UNIVERSITY PARK, Pa. — Is there a simple way for parents to reduce the chance of their college-age children having problems resulting from drinking alcohol? Professor of Biobehavioral Health Robert Turrisi was recently awarded a 5-year, $3.6 million grant from the National Institute on Alcohol Abuse and Alcoholism to determine whether brief interviews with randomly selected parents of incoming Penn State University Park students will result in less risky drinking and associated negative consequences.
Interviewers will talk with parents for 15-20 minutes via video conference about approaches to addressing alcohol use with their children and to let them know what numerous studies have shown is the most effective thing they can do to help their teens, which is not allowing them to consume alcohol, even in small amounts.
Underage alcohol consumption has consistently been linked to more frequent consequences across students’ college years, including blackouts, drinking more often and more heavily, and a greater likelihood of driving under the influence or riding with an impaired driver, according to Turrisi. These outcomes can negatively affect students’ grades, their physical and emotional well-being, and can put them at greater risk of assault or legal problems.
“The vast majority of parents in the pilot studies for this project felt that allowing their teen to drink small amounts of alcohol at home in a controlled environment or occasionally with close friends was protective and would ‘take away the mystery’ of alcohol consumption,” Turrisi said.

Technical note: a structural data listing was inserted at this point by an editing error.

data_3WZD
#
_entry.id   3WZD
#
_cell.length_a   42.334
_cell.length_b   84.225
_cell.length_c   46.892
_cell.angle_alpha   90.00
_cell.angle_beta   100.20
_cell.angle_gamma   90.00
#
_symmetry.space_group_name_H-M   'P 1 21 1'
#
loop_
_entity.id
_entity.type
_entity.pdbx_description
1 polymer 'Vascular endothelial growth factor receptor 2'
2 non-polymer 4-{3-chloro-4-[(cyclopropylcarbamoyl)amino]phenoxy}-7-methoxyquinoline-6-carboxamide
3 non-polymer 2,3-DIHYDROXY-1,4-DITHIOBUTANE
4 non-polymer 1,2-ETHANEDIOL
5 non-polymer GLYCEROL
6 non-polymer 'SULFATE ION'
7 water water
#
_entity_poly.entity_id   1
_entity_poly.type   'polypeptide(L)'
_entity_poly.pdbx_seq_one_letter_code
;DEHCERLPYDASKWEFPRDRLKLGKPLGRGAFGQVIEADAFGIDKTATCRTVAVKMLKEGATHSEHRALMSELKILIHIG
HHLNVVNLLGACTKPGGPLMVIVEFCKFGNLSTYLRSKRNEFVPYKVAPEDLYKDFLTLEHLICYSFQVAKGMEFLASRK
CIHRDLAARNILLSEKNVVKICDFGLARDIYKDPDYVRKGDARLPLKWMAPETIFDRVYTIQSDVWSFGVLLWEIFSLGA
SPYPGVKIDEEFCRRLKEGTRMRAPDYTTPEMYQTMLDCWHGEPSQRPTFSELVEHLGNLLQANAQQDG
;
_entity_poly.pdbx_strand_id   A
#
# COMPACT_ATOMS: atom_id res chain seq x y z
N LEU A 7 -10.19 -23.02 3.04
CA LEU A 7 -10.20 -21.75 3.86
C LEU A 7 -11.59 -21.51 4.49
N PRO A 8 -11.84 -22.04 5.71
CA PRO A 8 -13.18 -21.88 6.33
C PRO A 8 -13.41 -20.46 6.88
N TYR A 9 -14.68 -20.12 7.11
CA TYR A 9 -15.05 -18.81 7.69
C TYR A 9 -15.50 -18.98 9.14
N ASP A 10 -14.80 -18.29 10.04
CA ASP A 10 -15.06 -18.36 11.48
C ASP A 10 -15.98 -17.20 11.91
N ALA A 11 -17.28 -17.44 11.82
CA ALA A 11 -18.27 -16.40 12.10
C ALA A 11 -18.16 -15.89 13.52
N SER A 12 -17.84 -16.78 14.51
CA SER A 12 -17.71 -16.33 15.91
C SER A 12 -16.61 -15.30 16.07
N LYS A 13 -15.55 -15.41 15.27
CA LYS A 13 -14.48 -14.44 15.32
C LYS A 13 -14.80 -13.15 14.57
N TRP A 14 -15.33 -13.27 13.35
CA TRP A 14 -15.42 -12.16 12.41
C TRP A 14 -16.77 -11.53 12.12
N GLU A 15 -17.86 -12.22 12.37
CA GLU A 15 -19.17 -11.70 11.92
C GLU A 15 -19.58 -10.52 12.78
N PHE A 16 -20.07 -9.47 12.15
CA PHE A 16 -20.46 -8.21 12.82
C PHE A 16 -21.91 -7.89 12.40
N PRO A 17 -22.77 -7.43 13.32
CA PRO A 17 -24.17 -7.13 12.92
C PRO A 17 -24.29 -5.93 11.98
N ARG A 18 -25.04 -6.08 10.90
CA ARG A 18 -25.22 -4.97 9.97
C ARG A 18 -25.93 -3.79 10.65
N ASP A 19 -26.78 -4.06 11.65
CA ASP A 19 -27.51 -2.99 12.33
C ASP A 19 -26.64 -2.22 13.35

The interview process, dubbed “P-Chat,” is designed to be informative and non-judgmental.
“We ask parents if we can share what the recent studies from U.S., Europe and Australia have all found,” Turrisi explained. “We also mention that the scientific findings will seem a bit counterintuitive. We then share that letting their teens drink even small amounts has not been found to be protective. We pause for about 10 seconds, which seems like hours, and then share that the findings from all of the studies show that even small amounts of alcohol are associated with pretty terrible harm.”
“We then suggest that this new health information is similar to when parents learned they could help their children by using infant car seats and seat belts and not smoking in public places because they are relatively simple solutions that can have profound benefits,” Turrisi continued. “After this has settled in, we ask, ‘Would you be willing to consider changing and not letting their them have even small amounts of alcohol until they are older?’ Nearly all parents indicate that they are extremely likely to do so.”
“I often see a glow on parents’ faces when the learn there’s something simple that they can do to help their kids that’s based on science,” Turrisi said.
The study participants are divided into four groups. The first group will participate in the P-Chat interview; the second will participate in the interview and receive a 20-page handbook written by Turrisi, titled “Talking with College Students about Alcohol”; the third will receive the handbook only; and the fourth will be a control group with no intervention.
Also participating on this project are Research Professor Kimberly Mallett, co-developer of P-Chat; and Assistant Research Professor Racheal Reavy, both with the Edna Bennett Pierce Prevention Research Center at Penn State; and Cyndy Hill, director of the Penn State Parents Program.
This article originally appeared in Penn State News.